I really enjoyed this book - much more than I thought I would or even could after my unpleasant feelings about Huck Finn. I really thought I'd never be able or even willing to read Twain again. This being an Oxford Edition, it comes with an interesting Preface and Afterwards and Notes.

What was so great about these two books, that are published together for the first time here, is that...more
Tamra
Jan 08, 2009 Tamra rated it 5 of 5 stars  ·  review of another edition
Recommends it for: anyone who wants to laugh, but especially Twain fanatics
This version contains the artwork published in the 1904 and 1906 editions of Extracts from Adam's Diary and Eve's Diary, respectively. The artwork that goes along with Extracts from Adam's Diary is HILARIOUS! Done in caveman-type etchings, by Adam himself. Can you get better than that? No. You can take or leave the artwork from Eve's Diary. Some of it's funny, but mostly it's just cute.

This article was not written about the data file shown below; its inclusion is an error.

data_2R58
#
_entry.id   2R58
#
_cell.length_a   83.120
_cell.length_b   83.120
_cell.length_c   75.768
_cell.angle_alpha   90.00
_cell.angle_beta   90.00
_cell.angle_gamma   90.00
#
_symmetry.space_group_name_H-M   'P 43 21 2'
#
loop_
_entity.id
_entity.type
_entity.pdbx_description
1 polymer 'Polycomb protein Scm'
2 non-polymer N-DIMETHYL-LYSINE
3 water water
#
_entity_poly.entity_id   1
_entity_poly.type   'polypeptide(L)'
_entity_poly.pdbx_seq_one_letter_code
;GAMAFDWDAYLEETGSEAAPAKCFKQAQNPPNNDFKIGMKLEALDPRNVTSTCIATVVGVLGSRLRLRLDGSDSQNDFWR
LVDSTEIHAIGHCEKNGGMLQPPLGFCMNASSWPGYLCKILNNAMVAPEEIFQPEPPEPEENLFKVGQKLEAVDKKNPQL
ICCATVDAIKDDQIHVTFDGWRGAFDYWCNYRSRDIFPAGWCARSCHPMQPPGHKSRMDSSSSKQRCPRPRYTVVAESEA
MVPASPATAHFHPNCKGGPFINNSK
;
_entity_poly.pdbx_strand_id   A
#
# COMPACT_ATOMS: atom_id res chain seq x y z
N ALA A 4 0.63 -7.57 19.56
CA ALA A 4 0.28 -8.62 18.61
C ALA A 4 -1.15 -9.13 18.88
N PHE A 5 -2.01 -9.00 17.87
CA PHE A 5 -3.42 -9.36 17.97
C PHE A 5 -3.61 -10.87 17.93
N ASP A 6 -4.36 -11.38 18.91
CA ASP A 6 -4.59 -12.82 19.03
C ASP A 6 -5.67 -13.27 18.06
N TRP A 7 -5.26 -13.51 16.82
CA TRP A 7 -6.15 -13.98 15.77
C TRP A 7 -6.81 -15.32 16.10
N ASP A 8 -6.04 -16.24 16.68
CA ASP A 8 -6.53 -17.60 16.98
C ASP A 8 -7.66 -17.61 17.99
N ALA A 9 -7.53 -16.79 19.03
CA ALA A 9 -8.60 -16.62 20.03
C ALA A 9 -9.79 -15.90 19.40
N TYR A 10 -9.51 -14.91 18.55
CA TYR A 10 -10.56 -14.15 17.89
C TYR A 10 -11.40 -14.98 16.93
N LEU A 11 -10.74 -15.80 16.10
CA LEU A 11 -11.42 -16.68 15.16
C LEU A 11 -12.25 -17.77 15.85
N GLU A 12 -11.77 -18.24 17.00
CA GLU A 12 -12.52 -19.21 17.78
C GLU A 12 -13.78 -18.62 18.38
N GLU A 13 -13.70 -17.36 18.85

I also enjoyed the insights offered by other authors on the significance of Mark Twain (like I didn't know, but...more
Persephone Abbott
Given that this is Twain's take on the blueprint story of man and woman or woman and man, the stereotyping can be anticipated. The most engaging attitude of this collection of items that he wrote on the subject of Adam and Eve, is the look into the Bible, a divine and ridiculous source providing many personalities with very little character. Twain delights in taking this into account and elaborates with some glee upon these weaknesses of the Biblical texts or personalities. Even funnier is the f...more